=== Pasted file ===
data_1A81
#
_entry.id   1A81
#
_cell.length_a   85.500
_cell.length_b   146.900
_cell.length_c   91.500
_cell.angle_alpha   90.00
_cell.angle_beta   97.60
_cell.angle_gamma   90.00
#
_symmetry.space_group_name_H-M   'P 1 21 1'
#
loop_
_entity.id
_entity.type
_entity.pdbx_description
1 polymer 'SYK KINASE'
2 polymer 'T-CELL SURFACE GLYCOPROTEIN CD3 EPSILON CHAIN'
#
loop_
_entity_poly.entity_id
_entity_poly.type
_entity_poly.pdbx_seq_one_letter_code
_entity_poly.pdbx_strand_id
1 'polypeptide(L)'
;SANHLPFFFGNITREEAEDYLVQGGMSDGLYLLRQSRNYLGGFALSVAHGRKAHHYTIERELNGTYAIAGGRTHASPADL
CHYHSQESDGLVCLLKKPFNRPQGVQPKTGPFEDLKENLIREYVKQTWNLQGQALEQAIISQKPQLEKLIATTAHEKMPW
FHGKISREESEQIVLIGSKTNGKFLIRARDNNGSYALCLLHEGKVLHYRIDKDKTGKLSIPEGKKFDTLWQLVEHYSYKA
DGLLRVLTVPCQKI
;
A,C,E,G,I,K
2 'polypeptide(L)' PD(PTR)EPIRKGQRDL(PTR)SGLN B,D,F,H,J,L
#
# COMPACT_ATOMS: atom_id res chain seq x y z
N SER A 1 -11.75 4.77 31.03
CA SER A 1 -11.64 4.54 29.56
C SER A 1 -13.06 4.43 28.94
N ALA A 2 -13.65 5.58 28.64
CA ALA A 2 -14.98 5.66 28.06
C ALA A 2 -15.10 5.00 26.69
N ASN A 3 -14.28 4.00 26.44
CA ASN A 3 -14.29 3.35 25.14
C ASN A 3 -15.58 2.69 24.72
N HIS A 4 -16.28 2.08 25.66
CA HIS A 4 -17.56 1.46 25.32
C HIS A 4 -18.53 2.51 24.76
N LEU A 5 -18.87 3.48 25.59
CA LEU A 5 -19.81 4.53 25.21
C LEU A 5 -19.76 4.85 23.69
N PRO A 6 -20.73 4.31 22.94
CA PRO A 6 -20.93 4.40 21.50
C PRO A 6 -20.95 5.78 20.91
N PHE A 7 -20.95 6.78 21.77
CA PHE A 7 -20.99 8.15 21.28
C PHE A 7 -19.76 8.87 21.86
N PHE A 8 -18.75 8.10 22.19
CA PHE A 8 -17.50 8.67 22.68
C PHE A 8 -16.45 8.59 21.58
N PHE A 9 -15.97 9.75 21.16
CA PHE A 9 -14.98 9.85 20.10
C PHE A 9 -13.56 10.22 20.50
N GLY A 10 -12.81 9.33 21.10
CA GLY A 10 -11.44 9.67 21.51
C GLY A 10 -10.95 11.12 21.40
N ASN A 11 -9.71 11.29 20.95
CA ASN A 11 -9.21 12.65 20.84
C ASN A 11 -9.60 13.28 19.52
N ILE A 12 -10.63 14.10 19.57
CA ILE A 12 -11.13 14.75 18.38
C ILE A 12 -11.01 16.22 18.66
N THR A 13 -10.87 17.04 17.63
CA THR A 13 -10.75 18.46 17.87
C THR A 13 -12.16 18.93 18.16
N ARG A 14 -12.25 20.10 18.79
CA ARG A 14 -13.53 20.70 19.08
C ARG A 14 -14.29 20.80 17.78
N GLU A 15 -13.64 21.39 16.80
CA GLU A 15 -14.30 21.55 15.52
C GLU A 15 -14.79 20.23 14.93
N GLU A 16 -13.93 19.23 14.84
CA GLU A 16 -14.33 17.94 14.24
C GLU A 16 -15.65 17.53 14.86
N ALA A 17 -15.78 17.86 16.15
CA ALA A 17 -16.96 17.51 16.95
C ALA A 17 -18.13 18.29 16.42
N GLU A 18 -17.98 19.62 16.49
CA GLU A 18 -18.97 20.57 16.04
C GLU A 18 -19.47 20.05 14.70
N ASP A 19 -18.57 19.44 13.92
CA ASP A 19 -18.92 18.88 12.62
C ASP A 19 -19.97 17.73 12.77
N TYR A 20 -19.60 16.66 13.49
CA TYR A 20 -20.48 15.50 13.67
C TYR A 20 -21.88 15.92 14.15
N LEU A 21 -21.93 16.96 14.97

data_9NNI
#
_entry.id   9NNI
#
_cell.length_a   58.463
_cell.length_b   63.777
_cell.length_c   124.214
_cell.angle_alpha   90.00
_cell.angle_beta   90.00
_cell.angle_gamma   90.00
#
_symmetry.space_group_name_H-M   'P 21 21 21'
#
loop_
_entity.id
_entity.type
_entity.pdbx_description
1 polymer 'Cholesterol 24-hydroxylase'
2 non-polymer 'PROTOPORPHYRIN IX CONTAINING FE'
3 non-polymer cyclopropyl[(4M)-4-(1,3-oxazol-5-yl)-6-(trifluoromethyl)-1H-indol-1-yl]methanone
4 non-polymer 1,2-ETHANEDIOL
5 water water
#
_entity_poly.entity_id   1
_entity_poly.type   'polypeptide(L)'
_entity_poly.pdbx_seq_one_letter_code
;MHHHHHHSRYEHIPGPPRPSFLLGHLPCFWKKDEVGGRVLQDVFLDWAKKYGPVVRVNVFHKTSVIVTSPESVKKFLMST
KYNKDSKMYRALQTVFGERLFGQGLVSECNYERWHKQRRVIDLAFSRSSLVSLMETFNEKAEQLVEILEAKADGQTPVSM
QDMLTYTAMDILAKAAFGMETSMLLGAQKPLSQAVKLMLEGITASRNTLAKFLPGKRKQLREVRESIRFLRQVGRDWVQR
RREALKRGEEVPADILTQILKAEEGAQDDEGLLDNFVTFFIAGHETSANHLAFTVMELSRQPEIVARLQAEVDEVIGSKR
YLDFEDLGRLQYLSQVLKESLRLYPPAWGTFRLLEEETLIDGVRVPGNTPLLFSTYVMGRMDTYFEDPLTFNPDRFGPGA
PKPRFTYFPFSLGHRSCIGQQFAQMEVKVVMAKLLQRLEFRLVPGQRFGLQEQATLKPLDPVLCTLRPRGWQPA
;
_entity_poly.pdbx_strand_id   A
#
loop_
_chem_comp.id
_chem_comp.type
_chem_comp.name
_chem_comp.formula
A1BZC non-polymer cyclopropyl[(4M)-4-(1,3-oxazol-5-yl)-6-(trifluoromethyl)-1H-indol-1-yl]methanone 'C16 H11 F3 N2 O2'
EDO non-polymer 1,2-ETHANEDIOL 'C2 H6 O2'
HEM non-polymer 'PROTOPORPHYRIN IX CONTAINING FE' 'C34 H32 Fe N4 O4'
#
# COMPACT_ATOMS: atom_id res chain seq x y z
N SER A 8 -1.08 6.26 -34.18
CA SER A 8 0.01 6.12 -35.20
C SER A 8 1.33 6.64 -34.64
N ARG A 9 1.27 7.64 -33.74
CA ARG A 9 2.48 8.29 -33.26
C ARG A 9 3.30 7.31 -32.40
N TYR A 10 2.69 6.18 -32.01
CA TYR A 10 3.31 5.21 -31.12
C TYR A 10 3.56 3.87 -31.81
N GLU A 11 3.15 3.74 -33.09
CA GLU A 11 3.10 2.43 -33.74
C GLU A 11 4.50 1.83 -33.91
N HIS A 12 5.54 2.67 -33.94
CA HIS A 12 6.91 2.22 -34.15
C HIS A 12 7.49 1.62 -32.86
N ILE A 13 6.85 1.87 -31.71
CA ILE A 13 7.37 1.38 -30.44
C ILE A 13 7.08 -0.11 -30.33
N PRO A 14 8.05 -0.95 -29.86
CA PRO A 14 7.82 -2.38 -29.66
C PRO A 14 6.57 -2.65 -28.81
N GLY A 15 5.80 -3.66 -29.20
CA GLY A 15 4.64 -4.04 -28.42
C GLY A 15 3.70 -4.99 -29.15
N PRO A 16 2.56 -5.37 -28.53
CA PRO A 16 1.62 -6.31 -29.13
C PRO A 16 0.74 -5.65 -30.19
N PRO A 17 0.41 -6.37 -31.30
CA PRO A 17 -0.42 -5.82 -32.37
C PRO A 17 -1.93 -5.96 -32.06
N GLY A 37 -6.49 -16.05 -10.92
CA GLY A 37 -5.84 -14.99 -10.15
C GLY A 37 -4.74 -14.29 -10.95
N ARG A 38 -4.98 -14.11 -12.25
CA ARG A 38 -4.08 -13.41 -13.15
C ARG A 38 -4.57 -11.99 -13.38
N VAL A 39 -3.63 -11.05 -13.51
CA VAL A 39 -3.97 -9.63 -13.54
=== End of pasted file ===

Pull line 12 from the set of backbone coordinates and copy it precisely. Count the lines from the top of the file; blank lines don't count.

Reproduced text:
_symmetry.space_group_name_H-M   'P 1 21 1'